re "A rock from anywhere in the universe, will be subject to conditions that don't exist on the Earth? YES OR NO BORED?
"
The answer's plainly no. A rock from Blackpool will not have been subject to conditions that don't exist on Earth. Blackpool might not be in your univers, but it's in mine.

« Last Edit: 15/06/2008 19:36:48 by Bored chemist »
 

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Offline LeeE

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How do we confirm the moon rocks are really from the moon?
« Reply #29 on: 15/06/2008 23:01:45 »
Shrunk
Jolly - do you have a clear idea of what you're trying to achieve in this thread?  Would you mind sharing it with us?
 

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lyner

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How do we confirm the moon rocks are really from the moon?
« Reply #30 on: 15/06/2008 23:25:06 »
Shrunk
It's just attention seeking. Don't get involved.
He'll go away if he's not encouraged.
 

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sooyeah

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How do we confirm the moon rocks are really from the moon?
« Reply #31 on: 16/06/2008 19:11:39 »
Shrunk
Jolly - do you have a clear idea of what you're trying to achieve in this thread?  Would you mind sharing it with us?


Yes

It's just attention seeking. Don't get involved.
He'll go away if he's not encouraged.

 :D

You clearly didn't read what I posted. Did you read JimBob's post?
As you say the thread's title is "How can we..."
Present tense. How we might have done it in 1950 isn't the point.

Did you read my last post? SORRY it is definitely a point!

Now, we can say these rocks came from the moon because they are like the other rocks from the moon.
The only problem with that is if you don't believe that we went to the moon. Well, as you say, we are not doing that discussion again but my memory tells me that you utterly failed to convince anyone about your minority view. To the extent that we are doing it again it's because you brought the conspiracy theory up.

The obvious answer is they are moon rocks because they look like moon rocks.
Oh, btw,
re "A rock from anywhere in the universe, will be subject to conditions that don't exist on the Earth? YES OR NO BORED?
"
The answer's plainly no. A rock from Blackpool will not have been subject to conditions that don't exist on Earth. Blackpool might not be in your univers, but it's in mine.

You See people? You see! You see what he's doing? This is not normal! He's not an man, I tell you! I have it on good authority he sleeps upside down in a cave somewhere in Peru, He spends his days lurking in the science wing, thinking up ever increasingly sinister ways to annoy the students. Over a year I've been posting and he's still at it!! Your all either, Blind or crazy-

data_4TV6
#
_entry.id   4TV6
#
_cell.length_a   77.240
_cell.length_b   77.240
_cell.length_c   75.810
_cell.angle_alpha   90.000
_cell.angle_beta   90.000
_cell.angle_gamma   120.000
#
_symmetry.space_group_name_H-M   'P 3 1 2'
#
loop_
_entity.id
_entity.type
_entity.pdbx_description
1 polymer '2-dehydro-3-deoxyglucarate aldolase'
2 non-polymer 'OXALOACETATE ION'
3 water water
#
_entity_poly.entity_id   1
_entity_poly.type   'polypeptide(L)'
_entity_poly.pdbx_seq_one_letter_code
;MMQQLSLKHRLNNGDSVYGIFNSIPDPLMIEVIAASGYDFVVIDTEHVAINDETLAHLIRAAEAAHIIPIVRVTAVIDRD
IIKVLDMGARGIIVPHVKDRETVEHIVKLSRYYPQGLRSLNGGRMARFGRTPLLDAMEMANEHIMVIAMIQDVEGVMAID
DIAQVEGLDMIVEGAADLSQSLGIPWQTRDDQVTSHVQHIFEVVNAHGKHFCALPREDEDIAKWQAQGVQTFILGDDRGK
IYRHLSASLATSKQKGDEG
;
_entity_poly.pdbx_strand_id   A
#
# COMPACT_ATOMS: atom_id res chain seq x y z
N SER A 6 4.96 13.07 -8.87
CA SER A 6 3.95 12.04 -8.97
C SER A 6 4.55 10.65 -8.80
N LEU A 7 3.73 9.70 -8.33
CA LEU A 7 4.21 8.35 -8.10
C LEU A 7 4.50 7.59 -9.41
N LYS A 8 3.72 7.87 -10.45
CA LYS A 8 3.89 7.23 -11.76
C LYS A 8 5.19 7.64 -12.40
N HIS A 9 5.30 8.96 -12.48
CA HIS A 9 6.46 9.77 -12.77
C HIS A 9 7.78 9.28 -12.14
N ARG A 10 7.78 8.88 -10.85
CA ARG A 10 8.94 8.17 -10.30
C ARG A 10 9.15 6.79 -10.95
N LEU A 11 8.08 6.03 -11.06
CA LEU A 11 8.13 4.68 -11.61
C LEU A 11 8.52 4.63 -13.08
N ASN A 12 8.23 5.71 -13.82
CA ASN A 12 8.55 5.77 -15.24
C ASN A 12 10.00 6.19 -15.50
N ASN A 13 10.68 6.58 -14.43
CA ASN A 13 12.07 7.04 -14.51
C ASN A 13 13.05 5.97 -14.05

Offline Bored chemist

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How do we confirm the moon rocks are really from the moon?
« Reply #32 on: 16/06/2008 20:18:47 »
So you have run out of anything resembling rational argument then.
What we could have done in 1950 does not answer the question "how do we confirm moon rocks are from the moon". It might answer "how could we have confirmed that moon rocks..."
but that's a different question.
BTW, I haven't been caving in over 20 years but I'd quite like a trip to Peru.
 

sooyeah

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How do we confirm the moon rocks are really from the moon?
« Reply #33 on: 17/06/2008 13:06:31 »
So you have run out of anything resembling rational argument then.
What we could have done in 1950 does not answer the question "how do we confirm moon rocks are from the moon". It might answer "how could we have confirmed that moon rocks..."
but that's a different question.
BTW, I haven't been caving in over 20 years but I'd quite like a trip to Peru.

OK Mr Chemist, quibbling aside.

Well let's ask a different question:

If you are in a lab with space rock, and do not have a sample of "Moon rock"(that Neil brought back) or charts relating to tests done on the "Moon rock"(Neil brought back); How do you know it's moon rock?   

Mental note: It's not in Peru


« Last Edit: 17/06/2008 15:53:40 by JOLLY »
 

The Naked Scientists Forum

How do we confirm the moon rocks are really from the moon?
« Reply #33 on: 17/06/2008 13:06:31 »